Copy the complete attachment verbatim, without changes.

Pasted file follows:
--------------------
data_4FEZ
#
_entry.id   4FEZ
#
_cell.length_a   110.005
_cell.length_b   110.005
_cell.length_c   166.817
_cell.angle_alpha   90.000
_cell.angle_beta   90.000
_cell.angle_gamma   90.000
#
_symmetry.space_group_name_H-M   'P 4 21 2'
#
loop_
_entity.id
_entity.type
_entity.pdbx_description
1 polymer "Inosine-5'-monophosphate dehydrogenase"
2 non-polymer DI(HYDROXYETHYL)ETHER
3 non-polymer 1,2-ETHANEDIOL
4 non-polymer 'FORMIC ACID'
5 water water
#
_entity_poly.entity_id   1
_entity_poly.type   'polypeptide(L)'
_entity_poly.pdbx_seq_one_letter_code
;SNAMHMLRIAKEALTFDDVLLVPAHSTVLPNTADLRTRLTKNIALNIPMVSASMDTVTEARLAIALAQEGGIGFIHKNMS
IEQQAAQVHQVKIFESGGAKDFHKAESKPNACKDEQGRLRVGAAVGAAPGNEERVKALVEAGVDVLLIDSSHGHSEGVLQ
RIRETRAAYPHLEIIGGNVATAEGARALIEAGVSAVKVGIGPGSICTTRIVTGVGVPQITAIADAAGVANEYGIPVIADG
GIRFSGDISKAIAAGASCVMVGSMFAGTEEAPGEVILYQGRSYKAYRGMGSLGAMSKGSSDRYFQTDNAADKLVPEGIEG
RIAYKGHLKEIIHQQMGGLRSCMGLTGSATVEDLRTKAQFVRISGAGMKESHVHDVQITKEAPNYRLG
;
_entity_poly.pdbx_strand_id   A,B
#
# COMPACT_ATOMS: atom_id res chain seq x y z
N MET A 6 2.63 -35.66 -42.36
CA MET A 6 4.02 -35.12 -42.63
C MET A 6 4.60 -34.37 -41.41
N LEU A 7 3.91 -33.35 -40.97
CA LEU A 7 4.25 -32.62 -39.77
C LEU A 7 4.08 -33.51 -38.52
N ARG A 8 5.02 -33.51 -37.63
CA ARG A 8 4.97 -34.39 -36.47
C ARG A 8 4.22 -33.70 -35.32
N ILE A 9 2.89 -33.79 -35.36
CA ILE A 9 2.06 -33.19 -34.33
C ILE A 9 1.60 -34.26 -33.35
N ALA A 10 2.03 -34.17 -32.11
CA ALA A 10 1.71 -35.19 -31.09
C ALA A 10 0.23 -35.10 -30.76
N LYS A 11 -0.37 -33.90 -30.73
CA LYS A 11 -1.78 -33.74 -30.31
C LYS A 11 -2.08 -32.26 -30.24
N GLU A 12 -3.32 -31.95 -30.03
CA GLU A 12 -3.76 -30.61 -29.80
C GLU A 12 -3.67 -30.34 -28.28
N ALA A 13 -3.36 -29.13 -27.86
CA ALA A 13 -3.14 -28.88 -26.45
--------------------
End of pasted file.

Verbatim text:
data_4FEZ
#
_entry.id   4FEZ
#
_cell.length_a   110.005
_cell.length_b   110.005
_cell.length_c   166.817
_cell.angle_alpha   90.000
_cell.angle_beta   90.000
_cell.angle_gamma   90.000
#
_symmetry.space_group_name_H-M   'P 4 21 2'
#
loop_
_entity.id
_entity.type
_entity.pdbx_description
1 polymer "Inosine-5'-monophosphate dehydrogenase"
2 non-polymer DI(HYDROXYETHYL)ETHER
3 non-polymer 1,2-ETHANEDIOL
4 non-polymer 'FORMIC ACID'
5 water water
#
_entity_poly.entity_id   1
_entity_poly.type   'polypeptide(L)'
_entity_poly.pdbx_seq_one_letter_code
;SNAMHMLRIAKEALTFDDVLLVPAHSTVLPNTADLRTRLTKNIALNIPMVSASMDTVTEARLAIALAQEGGIGFIHKNMS
IEQQAAQVHQVKIFESGGAKDFHKAESKPNACKDEQGRLRVGAAVGAAPGNEERVKALVEAGVDVLLIDSSHGHSEGVLQ
RIRETRAAYPHLEIIGGNVATAEGARALIEAGVSAVKVGIGPGSICTTRIVTGVGVPQITAIADAAGVANEYGIPVIADG
GIRFSGDISKAIAAGASCVMVGSMFAGTEEAPGEVILYQGRSYKAYRGMGSLGAMSKGSSDRYFQTDNAADKLVPEGIEG
RIAYKGHLKEIIHQQMGGLRSCMGLTGSATVEDLRTKAQFVRISGAGMKESHVHDVQITKEAPNYRLG
;
_entity_poly.pdbx_strand_id   A,B
#
# COMPACT_ATOMS: atom_id res chain seq x y z
N MET A 6 2.63 -35.66 -42.36
CA MET A 6 4.02 -35.12 -42.63
C MET A 6 4.60 -34.37 -41.41
N LEU A 7 3.91 -33.35 -40.97
CA LEU A 7 4.25 -32.62 -39.77
C LEU A 7 4.08 -33.51 -38.52
N ARG A 8 5.02 -33.51 -37.63
CA ARG A 8 4.97 -34.39 -36.47
C ARG A 8 4.22 -33.70 -35.32
N ILE A 9 2.89 -33.79 -35.36
CA ILE A 9 2.06 -33.19 -34.33
C ILE A 9 1.60 -34.26 -33.35
N ALA A 10 2.03 -34.17 -32.11
CA ALA A 10 1.71 -35.19 -31.09
C ALA A 10 0.23 -35.10 -30.76
N LYS A 11 -0.37 -33.90 -30.73
CA LYS A 11 -1.78 -33.74 -30.31
C LYS A 11 -2.08 -32.26 -30.24
N GLU A 12 -3.32 -31.95 -30.03
CA GLU A 12 -3.76 -30.61 -29.80
C GLU A 12 -3.67 -30.34 -28.28
N ALA A 13 -3.36 -29.13 -27.86
CA ALA A 13 -3.14 -28.88 -26.45